There is an increasing need for drilling fluids having the rheological profiles that enable these wells to be drilled more easily. Drilling fluids having tailored rheological properties ensure that cuttings are removed from the wellbore as efficiently and effectively as possible to avoid the formation of cuttings beds in the well which can cause the drill string to become stuck, among other issues. There is also the need from a drilling fluid hydraulics perspective (equivalent circulating density) to reduce the pressures required to circulate the fluid, this helps to avoid exposing the formation to excessive forces that can fracture the formation causing the fluid, and possibly the well, to be lost. In addition, an enhanced profile is necessary to prevent settlement or sag of the weighting agent in the fluid, if this occurs it can lead to an uneven density profile within the circulating fluid system which can result in well control (gas/fluid influx) and wellbore stability problems (caving/fractures).

To obtain the fluid characteristics required to meet these challenges the fluid must be easy to pump, so it requires the minimum amount of pressure to force it through restrictions in the circulating fluid system, such as bit nozzles or down-hole tools. Or in other words the fluid must have the lowest possible viscosity under high shear conditions. Conversely, in zones of the well where the area for fluid flow is large and the velocity of the fluid is slow or where there are low shear conditions, the viscosity of the fluid needs to be as high as possible in order to suspend and transport the drilled cuttings. This also applies to the periods when the fluid is left static in the hole, where both cuttings and weighting materials need to be kept suspended to prevent settlement. However, it should also be noted that the viscosity of the fluid should not continue to increase under static conditions to unacceptable levels otherwise when the fluid needs to be circulated again this can lead to excessive pressures that can fracture the formation or alternatively it can lead to lost time if the force required to regain a fully circulating fluid system is beyond the limits of the pumps.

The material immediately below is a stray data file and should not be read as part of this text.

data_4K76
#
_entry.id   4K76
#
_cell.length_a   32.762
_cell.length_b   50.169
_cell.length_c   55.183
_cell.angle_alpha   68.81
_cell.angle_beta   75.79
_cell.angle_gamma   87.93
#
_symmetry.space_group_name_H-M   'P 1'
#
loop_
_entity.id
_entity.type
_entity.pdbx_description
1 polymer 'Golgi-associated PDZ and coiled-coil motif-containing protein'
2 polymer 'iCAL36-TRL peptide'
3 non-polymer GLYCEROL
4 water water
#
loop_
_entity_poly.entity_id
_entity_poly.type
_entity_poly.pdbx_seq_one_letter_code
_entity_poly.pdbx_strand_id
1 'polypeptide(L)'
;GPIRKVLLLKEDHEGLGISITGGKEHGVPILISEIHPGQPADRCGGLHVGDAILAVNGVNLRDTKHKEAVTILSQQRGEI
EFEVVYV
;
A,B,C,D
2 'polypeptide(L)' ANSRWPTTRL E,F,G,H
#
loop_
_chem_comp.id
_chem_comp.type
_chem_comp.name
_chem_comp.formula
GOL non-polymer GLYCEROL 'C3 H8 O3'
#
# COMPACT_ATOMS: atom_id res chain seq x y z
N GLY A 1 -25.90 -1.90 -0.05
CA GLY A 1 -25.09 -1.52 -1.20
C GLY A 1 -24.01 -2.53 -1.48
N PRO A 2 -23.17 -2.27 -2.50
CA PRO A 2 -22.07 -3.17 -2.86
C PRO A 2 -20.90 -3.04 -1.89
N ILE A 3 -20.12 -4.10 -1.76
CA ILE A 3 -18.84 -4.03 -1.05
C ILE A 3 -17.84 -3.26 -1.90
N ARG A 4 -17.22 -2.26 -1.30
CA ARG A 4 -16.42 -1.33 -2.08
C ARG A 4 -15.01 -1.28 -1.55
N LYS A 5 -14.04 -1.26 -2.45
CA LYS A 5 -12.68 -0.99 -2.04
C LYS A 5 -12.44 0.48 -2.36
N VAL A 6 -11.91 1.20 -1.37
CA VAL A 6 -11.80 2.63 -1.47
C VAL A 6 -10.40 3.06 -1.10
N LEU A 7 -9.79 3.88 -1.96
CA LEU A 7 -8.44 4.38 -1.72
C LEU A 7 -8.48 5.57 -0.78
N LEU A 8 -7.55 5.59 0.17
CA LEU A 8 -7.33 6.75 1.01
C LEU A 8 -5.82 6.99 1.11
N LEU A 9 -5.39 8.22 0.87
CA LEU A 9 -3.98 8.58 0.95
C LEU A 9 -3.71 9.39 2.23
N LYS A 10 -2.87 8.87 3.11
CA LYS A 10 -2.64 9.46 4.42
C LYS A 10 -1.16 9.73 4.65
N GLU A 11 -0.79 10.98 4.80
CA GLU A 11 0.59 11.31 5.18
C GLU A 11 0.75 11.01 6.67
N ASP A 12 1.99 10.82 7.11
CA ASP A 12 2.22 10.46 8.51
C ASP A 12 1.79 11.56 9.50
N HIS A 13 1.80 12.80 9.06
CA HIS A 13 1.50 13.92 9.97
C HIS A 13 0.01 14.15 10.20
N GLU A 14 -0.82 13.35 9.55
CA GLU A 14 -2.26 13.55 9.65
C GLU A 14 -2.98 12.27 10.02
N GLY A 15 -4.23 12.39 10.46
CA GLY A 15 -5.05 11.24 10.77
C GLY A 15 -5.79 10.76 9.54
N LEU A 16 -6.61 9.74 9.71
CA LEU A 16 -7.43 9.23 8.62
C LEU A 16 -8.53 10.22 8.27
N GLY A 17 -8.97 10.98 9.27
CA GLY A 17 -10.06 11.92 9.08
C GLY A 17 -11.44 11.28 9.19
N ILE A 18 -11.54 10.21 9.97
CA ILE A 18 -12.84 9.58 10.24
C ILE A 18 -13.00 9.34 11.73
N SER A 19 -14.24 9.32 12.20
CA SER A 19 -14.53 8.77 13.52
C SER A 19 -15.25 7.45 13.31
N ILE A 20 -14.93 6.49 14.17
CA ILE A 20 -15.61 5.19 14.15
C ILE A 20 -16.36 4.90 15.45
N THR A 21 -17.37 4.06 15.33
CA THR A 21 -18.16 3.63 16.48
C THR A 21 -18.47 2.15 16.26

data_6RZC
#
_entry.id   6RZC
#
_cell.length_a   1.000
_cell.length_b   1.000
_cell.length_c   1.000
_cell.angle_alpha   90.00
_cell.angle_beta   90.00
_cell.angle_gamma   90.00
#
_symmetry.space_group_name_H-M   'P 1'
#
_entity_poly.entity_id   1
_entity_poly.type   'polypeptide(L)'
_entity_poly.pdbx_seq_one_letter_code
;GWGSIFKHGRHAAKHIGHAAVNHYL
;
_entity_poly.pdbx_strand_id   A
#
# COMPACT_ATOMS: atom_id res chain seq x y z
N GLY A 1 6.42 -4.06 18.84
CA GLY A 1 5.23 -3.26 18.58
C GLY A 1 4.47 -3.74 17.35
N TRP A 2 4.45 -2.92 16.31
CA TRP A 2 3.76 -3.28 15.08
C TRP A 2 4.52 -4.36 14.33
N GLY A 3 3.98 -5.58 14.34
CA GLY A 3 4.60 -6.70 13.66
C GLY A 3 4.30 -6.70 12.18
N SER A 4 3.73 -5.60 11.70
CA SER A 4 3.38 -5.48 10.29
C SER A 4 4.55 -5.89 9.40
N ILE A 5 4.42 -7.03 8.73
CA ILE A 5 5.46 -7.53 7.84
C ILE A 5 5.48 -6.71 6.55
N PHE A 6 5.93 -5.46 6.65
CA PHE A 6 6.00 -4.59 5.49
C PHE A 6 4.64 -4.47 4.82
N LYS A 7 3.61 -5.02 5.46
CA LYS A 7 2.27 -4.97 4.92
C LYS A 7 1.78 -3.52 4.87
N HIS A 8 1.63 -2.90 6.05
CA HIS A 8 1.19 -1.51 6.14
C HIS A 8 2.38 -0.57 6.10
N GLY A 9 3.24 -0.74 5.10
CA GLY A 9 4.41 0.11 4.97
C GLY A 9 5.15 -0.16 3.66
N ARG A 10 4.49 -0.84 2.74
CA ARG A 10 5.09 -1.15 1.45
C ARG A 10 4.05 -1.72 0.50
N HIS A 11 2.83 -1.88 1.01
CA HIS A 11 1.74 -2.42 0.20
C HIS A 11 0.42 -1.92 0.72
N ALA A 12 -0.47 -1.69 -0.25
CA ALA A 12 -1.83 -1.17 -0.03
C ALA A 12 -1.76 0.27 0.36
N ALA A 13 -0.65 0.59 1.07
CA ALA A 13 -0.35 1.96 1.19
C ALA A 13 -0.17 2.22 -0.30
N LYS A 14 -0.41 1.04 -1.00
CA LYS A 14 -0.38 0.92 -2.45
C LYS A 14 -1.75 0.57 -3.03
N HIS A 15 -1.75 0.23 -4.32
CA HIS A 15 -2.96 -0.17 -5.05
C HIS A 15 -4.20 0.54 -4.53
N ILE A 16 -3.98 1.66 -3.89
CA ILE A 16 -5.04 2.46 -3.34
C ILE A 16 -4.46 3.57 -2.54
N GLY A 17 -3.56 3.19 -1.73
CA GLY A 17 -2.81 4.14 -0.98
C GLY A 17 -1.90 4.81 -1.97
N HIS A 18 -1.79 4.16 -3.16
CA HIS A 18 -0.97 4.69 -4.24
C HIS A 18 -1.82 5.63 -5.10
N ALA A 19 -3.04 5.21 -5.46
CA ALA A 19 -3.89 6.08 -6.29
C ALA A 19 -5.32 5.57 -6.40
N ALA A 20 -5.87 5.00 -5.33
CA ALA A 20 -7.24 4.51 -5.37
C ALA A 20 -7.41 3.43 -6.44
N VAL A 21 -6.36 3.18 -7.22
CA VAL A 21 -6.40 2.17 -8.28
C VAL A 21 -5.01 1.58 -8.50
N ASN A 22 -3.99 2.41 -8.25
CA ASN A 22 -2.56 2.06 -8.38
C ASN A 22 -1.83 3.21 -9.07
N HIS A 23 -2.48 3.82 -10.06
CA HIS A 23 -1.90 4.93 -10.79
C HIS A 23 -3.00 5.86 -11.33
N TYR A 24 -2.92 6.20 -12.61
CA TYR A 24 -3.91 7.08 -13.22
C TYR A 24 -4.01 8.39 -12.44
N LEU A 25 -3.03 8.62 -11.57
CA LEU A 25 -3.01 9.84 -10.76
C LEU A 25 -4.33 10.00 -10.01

Basic invert emulsion fluid chemistry has not radically changed since its introduction; the same basic types of surfactants (amido-amines) and viscosifiers (organoclays) are still used with their associated issues. For example, the strongly wetting nature of amido-amine can cause the system to become over-dispersed, which results in a loss of viscosity.

The materials that affect the rheological profile of oil-based muds may include both viscosifiers and fluid loss additives (lost circulation materials, LCM). Accordingly, there exists a continuing need for improving these drilling materials and wellbore fluid formulations.

SUMMARY OF INVENTION

In one aspect, embodiments disclosed herein relate to a wellbore fluid that includes an oleagninous continuous phase; a non-oleaginous phase; and a polymeric additive formed by reaction of at least one lipophilic epoxy modifier and at least one epoxide-reactive agent, wherein the at least one epoxide-reactive agent comprises at least one selected from lignins, tannins, biopolymers, starches, carboxy methyl cellulose, polyacrylates, polyacrylamides, and synthetic polymers.

In another aspect, embodiments disclosed herein relate to a method of drilling a subterranean hole with an invert emulsion drilling fluid that includes mixing an oleaginous fluid, a non-oleaginous fluid, and a polymeric additive; wherein the polymeric additive is formed by mixing at least one lipophilic epoxy modifier and at least one epoxide-reactive agent; and wherein the at least one epoxide-reactive agent comprises at least one selected from lignins, tannins, biopolymers, starches, carboxy methyl cellulose, polyacrylates, polyacrylamides, and synthetic polymers; and drilling said subterranean hole using said invert emulsion as the drilling fluid.

In yet another aspect, embodiments disclosed herein relate to a wellbore fluid additive that includes a polymer formed by reaction of at least one lipophilic epoxy modifier and at least one epoxide-reactive agent; wherein the at least one epoxide-reactive agent is at least one selected from lignins, tannins, biopolymers, starches, carboxy methyl cellulose, polyacrylates, polyacrylamides, and synthetic polymers.

Other aspects and advantages of the invention will be apparent from the following description and the appended claims.

DETAILED DESCRIPTION